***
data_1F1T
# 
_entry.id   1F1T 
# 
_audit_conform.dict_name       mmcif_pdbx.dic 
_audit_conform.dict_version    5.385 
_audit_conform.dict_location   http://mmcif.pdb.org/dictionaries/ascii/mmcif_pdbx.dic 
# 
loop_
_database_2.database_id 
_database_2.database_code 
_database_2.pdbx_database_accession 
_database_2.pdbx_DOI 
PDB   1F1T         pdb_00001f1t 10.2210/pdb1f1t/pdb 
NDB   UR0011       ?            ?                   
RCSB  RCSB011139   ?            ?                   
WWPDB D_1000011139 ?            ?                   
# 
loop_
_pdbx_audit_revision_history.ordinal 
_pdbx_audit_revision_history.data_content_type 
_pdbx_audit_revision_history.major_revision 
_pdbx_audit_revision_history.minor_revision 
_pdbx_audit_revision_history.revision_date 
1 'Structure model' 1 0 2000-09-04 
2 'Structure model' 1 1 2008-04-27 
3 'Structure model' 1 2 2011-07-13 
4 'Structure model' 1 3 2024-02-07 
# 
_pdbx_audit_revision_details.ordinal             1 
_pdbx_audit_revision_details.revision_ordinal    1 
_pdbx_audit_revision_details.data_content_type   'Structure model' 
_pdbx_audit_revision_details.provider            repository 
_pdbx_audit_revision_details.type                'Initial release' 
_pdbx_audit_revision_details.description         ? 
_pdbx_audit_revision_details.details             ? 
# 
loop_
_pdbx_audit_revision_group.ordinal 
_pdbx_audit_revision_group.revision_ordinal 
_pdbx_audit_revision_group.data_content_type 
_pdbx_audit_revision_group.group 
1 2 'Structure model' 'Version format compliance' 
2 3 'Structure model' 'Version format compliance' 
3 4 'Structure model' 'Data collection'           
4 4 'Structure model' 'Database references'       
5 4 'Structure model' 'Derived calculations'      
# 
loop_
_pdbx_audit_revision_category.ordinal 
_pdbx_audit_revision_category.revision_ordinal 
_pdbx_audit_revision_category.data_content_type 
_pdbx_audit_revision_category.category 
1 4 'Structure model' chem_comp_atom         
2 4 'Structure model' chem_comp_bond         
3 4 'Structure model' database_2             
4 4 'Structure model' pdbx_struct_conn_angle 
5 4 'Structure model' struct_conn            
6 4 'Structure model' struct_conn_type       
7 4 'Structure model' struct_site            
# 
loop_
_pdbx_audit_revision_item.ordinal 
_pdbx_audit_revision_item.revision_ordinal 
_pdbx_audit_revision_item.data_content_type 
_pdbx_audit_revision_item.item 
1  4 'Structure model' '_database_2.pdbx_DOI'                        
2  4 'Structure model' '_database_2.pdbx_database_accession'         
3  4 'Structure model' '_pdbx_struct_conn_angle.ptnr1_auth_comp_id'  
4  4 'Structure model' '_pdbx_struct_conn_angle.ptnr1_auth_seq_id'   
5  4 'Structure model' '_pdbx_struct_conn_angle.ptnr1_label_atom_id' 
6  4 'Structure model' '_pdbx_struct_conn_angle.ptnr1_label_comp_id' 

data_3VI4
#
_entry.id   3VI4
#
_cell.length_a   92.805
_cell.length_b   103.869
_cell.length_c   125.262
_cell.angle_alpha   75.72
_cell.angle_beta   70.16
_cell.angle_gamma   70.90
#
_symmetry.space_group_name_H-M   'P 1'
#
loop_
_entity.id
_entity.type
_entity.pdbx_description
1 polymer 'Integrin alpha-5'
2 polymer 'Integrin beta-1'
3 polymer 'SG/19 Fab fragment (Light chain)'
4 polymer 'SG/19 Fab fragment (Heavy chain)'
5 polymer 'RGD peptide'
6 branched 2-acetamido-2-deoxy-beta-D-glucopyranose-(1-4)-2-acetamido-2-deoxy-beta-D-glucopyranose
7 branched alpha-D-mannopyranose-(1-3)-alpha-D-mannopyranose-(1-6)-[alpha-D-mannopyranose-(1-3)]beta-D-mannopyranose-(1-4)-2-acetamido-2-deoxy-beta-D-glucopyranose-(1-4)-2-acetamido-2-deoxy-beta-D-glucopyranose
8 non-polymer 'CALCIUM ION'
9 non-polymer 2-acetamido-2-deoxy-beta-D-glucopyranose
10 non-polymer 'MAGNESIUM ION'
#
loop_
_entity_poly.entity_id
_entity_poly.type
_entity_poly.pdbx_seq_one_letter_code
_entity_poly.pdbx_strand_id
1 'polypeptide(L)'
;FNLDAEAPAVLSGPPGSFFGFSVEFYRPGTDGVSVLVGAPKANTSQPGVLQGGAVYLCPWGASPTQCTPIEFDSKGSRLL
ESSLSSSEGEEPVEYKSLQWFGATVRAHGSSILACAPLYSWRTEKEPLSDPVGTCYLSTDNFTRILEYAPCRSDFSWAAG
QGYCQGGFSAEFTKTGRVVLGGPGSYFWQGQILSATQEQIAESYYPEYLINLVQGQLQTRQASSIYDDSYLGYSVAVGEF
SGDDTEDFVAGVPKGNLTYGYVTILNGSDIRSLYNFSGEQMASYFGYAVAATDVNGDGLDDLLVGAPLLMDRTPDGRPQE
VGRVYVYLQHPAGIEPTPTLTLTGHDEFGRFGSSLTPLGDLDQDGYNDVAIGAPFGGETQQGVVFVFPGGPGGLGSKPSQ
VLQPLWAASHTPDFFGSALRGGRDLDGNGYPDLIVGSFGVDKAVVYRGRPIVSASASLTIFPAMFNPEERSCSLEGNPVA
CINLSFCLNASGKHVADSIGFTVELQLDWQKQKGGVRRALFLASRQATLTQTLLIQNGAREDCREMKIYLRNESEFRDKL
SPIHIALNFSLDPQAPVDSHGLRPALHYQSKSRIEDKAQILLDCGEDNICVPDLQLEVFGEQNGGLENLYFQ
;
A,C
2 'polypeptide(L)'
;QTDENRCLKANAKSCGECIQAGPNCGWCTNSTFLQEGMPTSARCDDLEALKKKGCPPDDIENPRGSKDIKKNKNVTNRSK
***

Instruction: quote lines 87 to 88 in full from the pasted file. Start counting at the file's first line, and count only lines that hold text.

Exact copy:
_entity.id
_entity.type